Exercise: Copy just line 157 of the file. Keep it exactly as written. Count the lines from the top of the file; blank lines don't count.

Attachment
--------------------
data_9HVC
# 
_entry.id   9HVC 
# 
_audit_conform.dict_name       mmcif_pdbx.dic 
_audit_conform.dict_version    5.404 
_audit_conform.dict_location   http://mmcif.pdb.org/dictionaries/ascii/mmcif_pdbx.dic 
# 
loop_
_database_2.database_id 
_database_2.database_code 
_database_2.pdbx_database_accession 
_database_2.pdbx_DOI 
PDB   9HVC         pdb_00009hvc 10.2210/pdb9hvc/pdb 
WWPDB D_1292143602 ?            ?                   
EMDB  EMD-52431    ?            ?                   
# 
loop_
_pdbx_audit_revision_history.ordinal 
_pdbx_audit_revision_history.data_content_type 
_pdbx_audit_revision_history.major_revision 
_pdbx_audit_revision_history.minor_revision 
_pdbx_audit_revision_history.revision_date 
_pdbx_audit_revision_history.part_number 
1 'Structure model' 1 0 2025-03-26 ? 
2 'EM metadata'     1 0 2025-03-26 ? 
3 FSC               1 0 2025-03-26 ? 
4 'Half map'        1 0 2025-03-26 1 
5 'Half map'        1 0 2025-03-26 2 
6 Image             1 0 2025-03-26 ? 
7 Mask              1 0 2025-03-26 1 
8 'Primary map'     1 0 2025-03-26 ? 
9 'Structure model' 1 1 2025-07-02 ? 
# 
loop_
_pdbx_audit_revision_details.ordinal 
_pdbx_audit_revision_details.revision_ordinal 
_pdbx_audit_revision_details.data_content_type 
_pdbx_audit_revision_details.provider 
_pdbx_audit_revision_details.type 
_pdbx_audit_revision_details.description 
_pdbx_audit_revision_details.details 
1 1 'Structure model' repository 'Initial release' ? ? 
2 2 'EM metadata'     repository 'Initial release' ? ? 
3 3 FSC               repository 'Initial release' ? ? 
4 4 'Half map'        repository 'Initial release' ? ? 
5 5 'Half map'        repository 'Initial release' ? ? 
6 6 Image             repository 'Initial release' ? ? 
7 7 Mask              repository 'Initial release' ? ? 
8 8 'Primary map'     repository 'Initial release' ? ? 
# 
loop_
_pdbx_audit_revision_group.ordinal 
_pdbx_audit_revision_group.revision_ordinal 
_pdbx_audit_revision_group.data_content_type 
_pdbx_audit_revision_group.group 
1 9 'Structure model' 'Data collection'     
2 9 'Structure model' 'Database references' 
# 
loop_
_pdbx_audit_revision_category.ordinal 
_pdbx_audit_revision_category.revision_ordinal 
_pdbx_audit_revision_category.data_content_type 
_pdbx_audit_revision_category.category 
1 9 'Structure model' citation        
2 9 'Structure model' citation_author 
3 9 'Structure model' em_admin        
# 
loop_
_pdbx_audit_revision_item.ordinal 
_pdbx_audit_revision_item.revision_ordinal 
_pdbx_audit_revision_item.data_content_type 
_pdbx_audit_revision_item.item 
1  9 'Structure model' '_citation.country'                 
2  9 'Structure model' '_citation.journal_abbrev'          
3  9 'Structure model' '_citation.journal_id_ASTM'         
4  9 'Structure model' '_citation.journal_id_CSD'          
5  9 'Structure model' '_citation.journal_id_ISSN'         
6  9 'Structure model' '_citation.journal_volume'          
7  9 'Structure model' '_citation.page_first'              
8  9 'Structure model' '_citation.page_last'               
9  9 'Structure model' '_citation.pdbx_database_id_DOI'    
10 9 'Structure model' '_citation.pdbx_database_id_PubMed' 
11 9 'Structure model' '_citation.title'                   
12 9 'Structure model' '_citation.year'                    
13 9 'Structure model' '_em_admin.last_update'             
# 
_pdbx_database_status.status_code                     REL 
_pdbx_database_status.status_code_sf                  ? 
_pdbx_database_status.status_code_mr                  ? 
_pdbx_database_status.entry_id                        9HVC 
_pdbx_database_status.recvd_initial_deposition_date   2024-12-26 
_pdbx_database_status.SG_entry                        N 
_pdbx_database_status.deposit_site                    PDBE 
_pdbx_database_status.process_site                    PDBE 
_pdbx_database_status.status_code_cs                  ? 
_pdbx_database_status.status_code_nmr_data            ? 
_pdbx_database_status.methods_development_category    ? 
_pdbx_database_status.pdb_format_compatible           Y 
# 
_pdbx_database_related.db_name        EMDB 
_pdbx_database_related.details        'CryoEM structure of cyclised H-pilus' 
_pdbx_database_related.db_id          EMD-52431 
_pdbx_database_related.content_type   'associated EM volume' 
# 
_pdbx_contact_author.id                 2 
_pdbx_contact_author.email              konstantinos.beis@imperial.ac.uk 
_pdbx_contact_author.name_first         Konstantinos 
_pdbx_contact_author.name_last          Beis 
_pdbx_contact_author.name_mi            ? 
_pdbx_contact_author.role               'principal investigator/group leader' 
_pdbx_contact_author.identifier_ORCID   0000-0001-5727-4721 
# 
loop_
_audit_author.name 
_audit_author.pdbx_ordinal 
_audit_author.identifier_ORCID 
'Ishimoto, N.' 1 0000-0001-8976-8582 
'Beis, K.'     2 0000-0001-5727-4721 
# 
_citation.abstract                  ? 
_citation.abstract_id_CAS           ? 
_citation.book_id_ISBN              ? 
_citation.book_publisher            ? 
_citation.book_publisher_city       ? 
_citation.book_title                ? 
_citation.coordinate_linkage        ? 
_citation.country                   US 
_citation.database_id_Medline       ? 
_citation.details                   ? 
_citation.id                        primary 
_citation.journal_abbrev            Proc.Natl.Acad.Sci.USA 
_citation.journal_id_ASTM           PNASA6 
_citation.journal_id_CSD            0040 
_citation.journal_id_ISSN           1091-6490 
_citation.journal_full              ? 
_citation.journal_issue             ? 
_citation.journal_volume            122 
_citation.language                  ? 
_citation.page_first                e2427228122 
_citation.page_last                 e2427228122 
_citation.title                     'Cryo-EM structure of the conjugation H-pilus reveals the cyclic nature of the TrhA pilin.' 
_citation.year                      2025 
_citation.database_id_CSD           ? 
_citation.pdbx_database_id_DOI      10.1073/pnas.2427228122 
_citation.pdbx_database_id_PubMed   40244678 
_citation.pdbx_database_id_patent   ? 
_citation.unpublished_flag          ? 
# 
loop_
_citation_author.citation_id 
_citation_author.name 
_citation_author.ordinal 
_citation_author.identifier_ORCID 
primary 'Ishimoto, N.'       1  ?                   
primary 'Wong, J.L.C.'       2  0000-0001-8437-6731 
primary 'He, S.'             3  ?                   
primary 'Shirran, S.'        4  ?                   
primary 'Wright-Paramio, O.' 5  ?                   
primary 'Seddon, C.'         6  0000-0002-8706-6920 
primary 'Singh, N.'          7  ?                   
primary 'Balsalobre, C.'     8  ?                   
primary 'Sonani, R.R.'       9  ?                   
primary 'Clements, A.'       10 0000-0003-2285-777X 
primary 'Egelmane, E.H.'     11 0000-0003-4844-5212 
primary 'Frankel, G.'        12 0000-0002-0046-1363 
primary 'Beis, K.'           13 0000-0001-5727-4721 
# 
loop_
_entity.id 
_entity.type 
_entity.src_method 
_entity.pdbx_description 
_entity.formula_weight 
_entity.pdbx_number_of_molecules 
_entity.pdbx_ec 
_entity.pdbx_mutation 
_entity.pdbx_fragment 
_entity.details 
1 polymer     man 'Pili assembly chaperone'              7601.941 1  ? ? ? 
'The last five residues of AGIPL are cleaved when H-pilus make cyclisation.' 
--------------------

primary 'He, S.'             3  ?                   